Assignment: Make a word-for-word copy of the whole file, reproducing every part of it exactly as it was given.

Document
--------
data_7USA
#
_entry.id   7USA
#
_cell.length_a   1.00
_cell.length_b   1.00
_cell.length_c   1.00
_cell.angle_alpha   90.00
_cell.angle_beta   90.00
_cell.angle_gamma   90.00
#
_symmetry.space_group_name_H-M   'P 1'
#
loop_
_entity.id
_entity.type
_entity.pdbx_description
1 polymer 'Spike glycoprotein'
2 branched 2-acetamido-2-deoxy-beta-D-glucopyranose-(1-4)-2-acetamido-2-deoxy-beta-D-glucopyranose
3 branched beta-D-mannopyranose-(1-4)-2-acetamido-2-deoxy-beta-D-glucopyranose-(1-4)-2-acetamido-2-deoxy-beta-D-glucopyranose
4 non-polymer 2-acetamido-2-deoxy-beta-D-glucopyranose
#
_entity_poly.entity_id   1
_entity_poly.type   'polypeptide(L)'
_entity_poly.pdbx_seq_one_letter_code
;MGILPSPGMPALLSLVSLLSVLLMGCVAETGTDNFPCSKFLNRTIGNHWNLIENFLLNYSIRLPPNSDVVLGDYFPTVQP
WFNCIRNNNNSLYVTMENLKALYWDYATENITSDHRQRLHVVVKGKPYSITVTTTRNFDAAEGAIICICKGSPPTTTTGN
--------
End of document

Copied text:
data_7USA
#
_entry.id   7USA
#
_cell.length_a   1.00
_cell.length_b   1.00
_cell.length_c   1.00
_cell.angle_alpha   90.00
_cell.angle_beta   90.00
_cell.angle_gamma   90.00
#
_symmetry.space_group_name_H-M   'P 1'
#
loop_
_entity.id
_entity.type
_entity.pdbx_description
1 polymer 'Spike glycoprotein'
2 branched 2-acetamido-2-deoxy-beta-D-glucopyranose-(1-4)-2-acetamido-2-deoxy-beta-D-glucopyranose
3 branched beta-D-mannopyranose-(1-4)-2-acetamido-2-deoxy-beta-D-glucopyranose-(1-4)-2-acetamido-2-deoxy-beta-D-glucopyranose
4 non-polymer 2-acetamido-2-deoxy-beta-D-glucopyranose
#
_entity_poly.entity_id   1
_entity_poly.type   'polypeptide(L)'
_entity_poly.pdbx_seq_one_letter_code
;MGILPSPGMPALLSLVSLLSVLLMGCVAETGTDNFPCSKFLNRTIGNHWNLIENFLLNYSIRLPPNSDVVLGDYFPTVQP
WFNCIRNNNNSLYVTMENLKALYWDYATENITSDHRQRLHVVVKGKPYSITVTTTRNFDAAEGAIICICKGSPPTTTTGN